While it is similar to many other sports in that it can easily be tried out, what makes it different is the fact that there are so many options and places of guidance available.
Courses for those interested in learning to sail can be found all over the country, while charities and other organisations are constantly working to raise awareness of sailing.
For instance, the Duchess of Cambridge has recently taken on the role of patron of The 1851 Trust, a charity that aims to inspire people and get them involved in sailing.
The Duchess is a keen sailor herself and said that sailing is a great way for children to boost their skills and confidence.
This type of backing receives much media coverage and showcases sailing to the country, in part highlighting the importance of charities when encouraging people to try something out.
The charity is also aiding in preparations for the America’s Cup in 2017, providing many young sailors with a glimpse into the highest echelons of the sport.
The 1851 Trust forms part of Olympic champion Ben Ainslie’s attempts to bring the America’s Cup back to British shores, after he won the event with Oracle Team USA last time out in 2013.
Ben Ainslie Racing supports the trust and is a vital cog in efforts to return the America’s Cup to Britain – a trophy that left British shores back in 1851.
While the next event in 2017 may be out of reach for young sailors today, there is no reason why they cannot train up to take part in the years beyond.
Hard work, dedication and the right attitude are essential to success in sailing, but even for those wishing to do it for fun; there are plenty of sailing courses that can help them to learn.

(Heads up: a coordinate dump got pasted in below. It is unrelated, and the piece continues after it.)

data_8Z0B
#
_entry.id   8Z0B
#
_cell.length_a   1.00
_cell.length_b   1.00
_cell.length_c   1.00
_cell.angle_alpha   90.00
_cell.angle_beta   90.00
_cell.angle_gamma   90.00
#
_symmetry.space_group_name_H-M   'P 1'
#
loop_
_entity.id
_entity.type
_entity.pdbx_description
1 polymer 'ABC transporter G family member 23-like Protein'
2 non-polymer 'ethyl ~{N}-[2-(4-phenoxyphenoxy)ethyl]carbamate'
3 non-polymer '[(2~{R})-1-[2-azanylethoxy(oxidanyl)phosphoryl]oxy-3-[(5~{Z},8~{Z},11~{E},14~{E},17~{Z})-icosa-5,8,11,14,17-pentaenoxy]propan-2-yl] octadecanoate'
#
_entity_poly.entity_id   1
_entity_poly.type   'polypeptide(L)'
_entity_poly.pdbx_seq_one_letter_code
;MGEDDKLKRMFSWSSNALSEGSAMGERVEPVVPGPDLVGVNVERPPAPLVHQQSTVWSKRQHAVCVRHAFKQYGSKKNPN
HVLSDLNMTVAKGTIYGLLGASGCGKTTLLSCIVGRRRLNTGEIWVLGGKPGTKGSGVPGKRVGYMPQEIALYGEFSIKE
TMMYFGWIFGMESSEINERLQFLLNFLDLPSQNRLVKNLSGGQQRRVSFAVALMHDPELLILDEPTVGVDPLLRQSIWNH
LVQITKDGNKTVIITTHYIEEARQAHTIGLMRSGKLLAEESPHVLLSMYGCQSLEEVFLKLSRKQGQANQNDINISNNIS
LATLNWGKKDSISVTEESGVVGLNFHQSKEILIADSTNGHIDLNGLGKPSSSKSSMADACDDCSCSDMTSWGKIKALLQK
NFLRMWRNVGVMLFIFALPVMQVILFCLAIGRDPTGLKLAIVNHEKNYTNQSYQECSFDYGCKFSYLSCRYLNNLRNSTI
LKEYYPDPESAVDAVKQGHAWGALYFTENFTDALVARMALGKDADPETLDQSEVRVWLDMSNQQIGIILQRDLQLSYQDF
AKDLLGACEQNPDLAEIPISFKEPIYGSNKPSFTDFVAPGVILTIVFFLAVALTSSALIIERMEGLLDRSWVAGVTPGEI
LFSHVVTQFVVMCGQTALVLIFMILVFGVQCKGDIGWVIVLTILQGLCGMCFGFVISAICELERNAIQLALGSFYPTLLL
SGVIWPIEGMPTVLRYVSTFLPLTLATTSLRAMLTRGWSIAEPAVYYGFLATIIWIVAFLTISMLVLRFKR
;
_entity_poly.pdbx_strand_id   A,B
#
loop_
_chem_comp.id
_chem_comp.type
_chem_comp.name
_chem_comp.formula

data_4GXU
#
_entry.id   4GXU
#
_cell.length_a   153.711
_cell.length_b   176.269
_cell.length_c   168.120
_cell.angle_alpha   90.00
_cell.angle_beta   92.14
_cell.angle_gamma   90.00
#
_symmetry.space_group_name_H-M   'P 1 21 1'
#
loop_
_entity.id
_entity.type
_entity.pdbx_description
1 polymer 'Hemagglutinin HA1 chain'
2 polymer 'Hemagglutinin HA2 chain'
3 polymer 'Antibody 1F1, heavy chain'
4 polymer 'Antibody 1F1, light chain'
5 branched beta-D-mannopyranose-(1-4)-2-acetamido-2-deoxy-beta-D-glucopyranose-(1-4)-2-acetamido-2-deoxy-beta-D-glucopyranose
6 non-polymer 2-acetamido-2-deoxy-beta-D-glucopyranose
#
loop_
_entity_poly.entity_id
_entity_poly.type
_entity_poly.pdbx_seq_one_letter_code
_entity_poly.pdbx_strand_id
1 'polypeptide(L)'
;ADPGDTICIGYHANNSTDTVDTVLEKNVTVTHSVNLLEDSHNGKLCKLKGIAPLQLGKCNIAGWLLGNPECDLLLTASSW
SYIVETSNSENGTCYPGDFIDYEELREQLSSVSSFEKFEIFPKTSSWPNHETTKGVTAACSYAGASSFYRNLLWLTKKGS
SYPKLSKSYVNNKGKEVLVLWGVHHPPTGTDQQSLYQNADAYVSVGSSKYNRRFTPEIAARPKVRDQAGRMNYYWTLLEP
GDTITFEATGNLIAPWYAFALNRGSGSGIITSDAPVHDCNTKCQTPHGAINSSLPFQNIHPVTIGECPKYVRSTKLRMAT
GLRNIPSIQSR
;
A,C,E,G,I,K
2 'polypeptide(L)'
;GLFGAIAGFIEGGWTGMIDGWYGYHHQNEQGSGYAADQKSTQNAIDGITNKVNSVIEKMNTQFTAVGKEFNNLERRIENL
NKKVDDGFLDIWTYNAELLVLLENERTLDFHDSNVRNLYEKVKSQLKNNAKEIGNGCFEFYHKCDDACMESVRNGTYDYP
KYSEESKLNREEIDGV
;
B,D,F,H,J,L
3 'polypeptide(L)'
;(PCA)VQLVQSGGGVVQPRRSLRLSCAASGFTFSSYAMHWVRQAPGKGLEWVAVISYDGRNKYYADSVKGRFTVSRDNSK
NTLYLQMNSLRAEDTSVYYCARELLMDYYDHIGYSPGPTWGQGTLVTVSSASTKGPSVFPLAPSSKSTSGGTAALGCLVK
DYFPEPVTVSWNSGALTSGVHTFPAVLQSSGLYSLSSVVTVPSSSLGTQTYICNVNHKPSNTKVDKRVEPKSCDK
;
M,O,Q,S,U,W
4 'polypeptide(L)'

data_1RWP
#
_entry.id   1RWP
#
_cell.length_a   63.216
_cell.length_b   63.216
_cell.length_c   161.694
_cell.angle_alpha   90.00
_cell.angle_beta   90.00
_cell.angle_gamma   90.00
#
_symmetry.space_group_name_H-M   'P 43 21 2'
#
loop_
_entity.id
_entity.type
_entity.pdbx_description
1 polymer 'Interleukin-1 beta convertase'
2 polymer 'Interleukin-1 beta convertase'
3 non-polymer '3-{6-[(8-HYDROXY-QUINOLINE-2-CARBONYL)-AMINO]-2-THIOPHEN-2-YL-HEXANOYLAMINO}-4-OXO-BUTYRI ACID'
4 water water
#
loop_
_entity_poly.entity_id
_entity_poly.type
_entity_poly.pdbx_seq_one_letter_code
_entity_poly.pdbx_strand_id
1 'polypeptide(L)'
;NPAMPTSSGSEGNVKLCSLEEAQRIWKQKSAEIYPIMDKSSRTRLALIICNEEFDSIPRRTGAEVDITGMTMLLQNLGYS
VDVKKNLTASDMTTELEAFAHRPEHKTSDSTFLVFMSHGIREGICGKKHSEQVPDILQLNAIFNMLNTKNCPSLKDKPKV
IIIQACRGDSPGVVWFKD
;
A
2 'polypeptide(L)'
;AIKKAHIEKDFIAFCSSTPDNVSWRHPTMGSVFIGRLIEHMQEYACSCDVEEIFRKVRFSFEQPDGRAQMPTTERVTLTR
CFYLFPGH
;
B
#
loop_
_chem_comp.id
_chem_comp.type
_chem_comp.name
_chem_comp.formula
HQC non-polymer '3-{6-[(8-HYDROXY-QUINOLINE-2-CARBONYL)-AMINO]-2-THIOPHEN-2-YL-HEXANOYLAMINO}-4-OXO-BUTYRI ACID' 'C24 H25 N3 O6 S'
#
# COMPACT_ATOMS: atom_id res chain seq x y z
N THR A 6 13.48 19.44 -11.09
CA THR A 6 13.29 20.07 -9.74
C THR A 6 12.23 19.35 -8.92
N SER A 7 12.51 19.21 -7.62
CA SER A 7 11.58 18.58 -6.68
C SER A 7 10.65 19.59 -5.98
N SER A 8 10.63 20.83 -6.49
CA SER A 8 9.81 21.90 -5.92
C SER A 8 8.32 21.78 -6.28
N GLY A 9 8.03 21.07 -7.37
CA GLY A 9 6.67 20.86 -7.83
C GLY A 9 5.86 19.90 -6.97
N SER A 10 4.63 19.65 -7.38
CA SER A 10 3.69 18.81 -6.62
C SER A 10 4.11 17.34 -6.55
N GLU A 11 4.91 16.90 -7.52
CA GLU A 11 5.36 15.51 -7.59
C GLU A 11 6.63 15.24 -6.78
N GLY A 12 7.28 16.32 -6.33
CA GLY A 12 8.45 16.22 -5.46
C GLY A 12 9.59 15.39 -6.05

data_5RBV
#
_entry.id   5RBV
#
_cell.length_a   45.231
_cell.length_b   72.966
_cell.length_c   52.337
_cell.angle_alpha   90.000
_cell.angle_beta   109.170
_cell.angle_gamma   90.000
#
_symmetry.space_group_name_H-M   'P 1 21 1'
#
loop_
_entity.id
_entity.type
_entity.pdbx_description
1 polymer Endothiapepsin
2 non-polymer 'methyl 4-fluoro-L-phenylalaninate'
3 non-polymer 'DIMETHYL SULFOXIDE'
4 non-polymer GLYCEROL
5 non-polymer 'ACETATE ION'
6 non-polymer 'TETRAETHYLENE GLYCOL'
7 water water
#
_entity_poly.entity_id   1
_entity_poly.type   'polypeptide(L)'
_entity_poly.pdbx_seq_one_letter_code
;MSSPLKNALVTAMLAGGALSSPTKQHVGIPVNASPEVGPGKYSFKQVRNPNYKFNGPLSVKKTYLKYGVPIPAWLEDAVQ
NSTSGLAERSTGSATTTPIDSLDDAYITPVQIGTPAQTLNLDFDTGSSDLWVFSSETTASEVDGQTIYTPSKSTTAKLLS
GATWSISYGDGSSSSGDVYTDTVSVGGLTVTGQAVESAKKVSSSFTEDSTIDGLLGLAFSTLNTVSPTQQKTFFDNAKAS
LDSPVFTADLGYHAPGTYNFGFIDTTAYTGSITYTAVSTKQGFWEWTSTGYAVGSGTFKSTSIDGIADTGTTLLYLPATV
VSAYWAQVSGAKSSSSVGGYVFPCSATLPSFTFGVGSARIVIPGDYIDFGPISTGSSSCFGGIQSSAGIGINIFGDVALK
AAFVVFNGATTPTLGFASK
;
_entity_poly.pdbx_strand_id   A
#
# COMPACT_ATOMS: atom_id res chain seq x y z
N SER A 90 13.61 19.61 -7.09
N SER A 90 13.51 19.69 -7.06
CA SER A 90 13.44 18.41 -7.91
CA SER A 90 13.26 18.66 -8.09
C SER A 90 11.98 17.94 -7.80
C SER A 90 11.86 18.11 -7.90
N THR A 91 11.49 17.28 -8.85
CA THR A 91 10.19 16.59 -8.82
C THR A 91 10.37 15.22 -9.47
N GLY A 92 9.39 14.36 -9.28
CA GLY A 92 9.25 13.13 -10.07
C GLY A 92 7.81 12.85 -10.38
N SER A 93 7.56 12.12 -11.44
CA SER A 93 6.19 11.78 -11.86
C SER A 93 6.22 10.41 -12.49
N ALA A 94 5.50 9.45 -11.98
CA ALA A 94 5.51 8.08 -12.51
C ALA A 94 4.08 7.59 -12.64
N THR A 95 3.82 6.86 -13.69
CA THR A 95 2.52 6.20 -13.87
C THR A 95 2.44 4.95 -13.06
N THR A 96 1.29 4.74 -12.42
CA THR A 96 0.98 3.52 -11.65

Inspiring a new generation of sailors is the main aim of the trust and it looks to provide young people with the skills, training and opportunities to develop.
This helps to prepare people for careers in the sailing world, but also supports those that may simply want to enjoy the experience of sailing as a hobby.
The trust takes its name from the year of the Great Exhibition, a celebration of modern science, technology and design, when an American firm brought a vessel to the UK to showcase their ship-building skills.
Boosting interest in sailing can be done in a variety of ways, but major events such as the Olympics and America’s Cup help to raise its profile.
Success in these sports builds a legacy, but keeping that going requires the support of people who are keen to inspire youngsters to consider boating lessons and time out on the water.
Encouraging people to get involved, and creating opportunities for them to do so, is just one aspect of how The 1851 Trust attempts to drive sailing engagement.
They are keen to showcase that sailing is not just about boats but that all kinds of scientific, technological and engineering opportunities can come from the sport.
Providing skills and qualifications is a further focal point, while sailing schools can focus on the skills needed when undertaking physical activities on the water.
A sailor’s experiences on the water will play a pivotal role in building their love of the sport, but the major battle is getting them there in the first place.
Charities such as The 1851 Trust are a vital part of this process and highlighting what a sailor could achieve should only encourage them further.